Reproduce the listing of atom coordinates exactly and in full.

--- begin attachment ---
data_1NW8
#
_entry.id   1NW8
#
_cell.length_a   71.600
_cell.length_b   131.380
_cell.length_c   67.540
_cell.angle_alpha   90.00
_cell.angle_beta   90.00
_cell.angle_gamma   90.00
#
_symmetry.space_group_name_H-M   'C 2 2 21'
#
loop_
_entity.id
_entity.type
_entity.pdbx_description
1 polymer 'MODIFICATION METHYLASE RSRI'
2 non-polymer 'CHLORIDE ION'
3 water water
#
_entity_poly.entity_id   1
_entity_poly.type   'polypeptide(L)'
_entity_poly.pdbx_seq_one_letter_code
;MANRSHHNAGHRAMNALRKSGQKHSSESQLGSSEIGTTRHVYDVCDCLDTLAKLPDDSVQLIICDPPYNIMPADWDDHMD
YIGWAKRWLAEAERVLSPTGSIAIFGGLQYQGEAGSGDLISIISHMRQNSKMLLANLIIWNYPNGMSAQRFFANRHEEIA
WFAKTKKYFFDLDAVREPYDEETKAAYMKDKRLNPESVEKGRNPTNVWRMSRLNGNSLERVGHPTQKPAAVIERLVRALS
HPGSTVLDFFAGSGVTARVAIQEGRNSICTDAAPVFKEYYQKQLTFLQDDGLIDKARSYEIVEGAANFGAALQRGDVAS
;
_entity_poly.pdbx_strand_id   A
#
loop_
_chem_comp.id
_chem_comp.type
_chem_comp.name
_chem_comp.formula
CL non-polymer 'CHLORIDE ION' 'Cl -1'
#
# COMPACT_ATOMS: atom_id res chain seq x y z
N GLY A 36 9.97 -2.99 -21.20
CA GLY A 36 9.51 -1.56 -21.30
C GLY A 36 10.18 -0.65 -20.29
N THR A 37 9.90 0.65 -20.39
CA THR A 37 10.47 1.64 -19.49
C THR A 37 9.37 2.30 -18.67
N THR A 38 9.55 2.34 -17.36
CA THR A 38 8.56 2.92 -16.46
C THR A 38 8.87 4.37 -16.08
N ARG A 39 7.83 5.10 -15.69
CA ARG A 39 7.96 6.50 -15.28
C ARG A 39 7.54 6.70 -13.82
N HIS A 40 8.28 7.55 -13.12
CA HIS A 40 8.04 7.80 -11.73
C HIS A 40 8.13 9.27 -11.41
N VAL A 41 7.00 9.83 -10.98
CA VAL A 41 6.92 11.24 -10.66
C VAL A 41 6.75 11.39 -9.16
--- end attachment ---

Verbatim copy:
data_1NW8
#
_entry.id   1NW8
#
_cell.length_a   71.600
_cell.length_b   131.380
_cell.length_c   67.540
_cell.angle_alpha   90.00
_cell.angle_beta   90.00
_cell.angle_gamma   90.00
#
_symmetry.space_group_name_H-M   'C 2 2 21'
#
loop_
_entity.id
_entity.type
_entity.pdbx_description
1 polymer 'MODIFICATION METHYLASE RSRI'
2 non-polymer 'CHLORIDE ION'
3 water water
#
_entity_poly.entity_id   1
_entity_poly.type   'polypeptide(L)'
_entity_poly.pdbx_seq_one_letter_code
;MANRSHHNAGHRAMNALRKSGQKHSSESQLGSSEIGTTRHVYDVCDCLDTLAKLPDDSVQLIICDPPYNIMPADWDDHMD
YIGWAKRWLAEAERVLSPTGSIAIFGGLQYQGEAGSGDLISIISHMRQNSKMLLANLIIWNYPNGMSAQRFFANRHEEIA
WFAKTKKYFFDLDAVREPYDEETKAAYMKDKRLNPESVEKGRNPTNVWRMSRLNGNSLERVGHPTQKPAAVIERLVRALS
HPGSTVLDFFAGSGVTARVAIQEGRNSICTDAAPVFKEYYQKQLTFLQDDGLIDKARSYEIVEGAANFGAALQRGDVAS
;
_entity_poly.pdbx_strand_id   A
#
loop_
_chem_comp.id
_chem_comp.type
_chem_comp.name
_chem_comp.formula
CL non-polymer 'CHLORIDE ION' 'Cl -1'
#
# COMPACT_ATOMS: atom_id res chain seq x y z
N GLY A 36 9.97 -2.99 -21.20
CA GLY A 36 9.51 -1.56 -21.30
C GLY A 36 10.18 -0.65 -20.29
N THR A 37 9.90 0.65 -20.39
CA THR A 37 10.47 1.64 -19.49
C THR A 37 9.37 2.30 -18.67
N THR A 38 9.55 2.34 -17.36
CA THR A 38 8.56 2.92 -16.46
C THR A 38 8.87 4.37 -16.08
N ARG A 39 7.83 5.10 -15.69
CA ARG A 39 7.96 6.50 -15.28
C ARG A 39 7.54 6.70 -13.82
N HIS A 40 8.28 7.55 -13.12
CA HIS A 40 8.04 7.80 -11.73
C HIS A 40 8.13 9.27 -11.41
N VAL A 41 7.00 9.83 -10.98
CA VAL A 41 6.92 11.24 -10.66
C VAL A 41 6.75 11.39 -9.16